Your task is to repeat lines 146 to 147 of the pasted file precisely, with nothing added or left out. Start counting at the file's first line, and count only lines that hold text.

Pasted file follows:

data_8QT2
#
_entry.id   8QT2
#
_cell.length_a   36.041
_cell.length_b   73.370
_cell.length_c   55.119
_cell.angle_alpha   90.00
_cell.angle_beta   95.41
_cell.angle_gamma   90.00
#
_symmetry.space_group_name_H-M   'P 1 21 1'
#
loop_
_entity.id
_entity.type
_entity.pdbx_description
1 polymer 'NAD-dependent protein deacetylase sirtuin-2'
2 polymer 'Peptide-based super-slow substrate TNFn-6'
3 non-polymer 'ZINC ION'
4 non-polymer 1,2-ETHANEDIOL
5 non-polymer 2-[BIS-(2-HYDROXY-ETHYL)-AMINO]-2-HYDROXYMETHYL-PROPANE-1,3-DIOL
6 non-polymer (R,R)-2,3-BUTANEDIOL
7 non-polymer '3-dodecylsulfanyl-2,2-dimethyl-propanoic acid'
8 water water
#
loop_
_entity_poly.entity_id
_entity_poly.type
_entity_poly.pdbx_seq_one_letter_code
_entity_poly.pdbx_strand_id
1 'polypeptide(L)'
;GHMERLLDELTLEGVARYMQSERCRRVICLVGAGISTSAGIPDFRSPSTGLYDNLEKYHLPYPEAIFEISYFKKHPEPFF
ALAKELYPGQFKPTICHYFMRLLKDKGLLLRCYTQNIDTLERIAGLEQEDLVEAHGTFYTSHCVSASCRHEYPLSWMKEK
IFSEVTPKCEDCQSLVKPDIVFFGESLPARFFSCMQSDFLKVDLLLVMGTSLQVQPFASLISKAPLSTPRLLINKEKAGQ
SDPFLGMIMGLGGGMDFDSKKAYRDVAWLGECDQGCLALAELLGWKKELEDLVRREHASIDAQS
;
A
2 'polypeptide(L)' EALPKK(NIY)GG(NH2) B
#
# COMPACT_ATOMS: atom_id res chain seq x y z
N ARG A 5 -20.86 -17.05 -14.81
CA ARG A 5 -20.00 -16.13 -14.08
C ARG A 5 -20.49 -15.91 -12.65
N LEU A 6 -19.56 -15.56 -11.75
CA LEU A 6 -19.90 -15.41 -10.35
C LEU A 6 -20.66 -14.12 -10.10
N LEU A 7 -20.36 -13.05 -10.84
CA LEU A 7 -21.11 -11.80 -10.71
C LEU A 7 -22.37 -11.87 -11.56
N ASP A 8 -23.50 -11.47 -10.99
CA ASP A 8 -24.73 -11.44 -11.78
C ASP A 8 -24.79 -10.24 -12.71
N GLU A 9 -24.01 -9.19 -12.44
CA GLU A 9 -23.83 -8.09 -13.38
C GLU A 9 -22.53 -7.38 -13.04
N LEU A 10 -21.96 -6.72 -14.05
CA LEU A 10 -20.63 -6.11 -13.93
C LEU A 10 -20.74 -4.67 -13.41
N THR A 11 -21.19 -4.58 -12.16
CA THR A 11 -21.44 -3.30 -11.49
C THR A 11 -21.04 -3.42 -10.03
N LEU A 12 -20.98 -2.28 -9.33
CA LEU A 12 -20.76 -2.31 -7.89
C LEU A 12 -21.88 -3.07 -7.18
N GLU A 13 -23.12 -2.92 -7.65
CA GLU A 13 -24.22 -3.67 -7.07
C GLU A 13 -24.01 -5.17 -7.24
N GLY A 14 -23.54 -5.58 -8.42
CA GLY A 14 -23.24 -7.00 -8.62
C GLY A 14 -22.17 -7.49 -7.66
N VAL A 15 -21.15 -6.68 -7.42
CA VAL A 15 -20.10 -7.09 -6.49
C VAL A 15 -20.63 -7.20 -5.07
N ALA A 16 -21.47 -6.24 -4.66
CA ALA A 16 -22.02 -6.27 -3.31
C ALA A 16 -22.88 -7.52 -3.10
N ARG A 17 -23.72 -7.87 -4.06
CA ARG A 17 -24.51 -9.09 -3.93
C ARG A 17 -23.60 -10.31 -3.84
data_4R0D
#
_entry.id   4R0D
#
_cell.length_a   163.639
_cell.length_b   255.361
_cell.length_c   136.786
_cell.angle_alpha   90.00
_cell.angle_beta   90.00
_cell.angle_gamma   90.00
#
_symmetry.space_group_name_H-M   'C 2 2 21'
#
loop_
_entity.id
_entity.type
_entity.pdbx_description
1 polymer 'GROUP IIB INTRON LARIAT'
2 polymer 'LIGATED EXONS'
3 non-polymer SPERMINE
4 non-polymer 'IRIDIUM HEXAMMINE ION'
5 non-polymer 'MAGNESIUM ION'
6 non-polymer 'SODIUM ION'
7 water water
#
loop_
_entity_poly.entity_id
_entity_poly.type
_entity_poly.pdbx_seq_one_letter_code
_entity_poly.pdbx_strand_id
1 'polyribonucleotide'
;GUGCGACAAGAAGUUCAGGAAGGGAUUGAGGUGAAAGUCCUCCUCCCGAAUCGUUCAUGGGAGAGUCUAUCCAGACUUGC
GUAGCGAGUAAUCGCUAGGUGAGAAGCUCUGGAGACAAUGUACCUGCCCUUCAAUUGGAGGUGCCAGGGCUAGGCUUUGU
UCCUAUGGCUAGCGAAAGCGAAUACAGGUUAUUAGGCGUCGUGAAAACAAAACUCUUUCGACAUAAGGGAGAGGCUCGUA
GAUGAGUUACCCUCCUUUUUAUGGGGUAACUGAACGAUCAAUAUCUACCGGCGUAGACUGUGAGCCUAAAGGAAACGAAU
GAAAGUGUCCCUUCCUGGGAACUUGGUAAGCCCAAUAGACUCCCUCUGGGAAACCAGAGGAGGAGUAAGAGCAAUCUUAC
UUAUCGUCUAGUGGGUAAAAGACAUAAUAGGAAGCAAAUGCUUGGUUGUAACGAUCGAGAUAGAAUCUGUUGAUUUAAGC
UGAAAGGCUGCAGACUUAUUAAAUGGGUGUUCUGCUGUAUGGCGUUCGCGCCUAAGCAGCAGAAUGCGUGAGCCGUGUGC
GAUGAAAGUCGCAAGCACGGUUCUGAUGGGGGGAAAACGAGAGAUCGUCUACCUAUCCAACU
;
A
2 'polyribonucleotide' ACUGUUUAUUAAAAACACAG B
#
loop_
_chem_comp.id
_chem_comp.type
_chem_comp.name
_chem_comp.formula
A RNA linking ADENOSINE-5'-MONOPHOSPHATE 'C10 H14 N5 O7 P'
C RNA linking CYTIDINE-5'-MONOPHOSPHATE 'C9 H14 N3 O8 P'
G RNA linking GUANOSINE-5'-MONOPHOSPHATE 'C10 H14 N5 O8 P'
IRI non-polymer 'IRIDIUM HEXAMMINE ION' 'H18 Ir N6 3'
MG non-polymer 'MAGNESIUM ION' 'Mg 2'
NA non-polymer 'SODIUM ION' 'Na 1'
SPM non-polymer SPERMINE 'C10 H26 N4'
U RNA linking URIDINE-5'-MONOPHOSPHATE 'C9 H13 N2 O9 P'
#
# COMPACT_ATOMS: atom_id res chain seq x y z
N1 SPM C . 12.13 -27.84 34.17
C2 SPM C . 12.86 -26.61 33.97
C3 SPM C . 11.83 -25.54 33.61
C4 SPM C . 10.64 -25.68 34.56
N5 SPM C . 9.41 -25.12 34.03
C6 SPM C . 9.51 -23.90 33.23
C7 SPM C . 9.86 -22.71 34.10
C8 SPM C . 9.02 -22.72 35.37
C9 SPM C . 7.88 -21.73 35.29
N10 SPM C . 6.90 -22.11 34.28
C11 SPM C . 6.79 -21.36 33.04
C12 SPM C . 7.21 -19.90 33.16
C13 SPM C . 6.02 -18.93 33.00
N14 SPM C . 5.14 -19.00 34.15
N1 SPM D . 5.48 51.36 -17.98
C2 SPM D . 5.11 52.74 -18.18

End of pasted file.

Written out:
C8 SPM C . 9.02 -22.72 35.37
C9 SPM C . 7.88 -21.73 35.29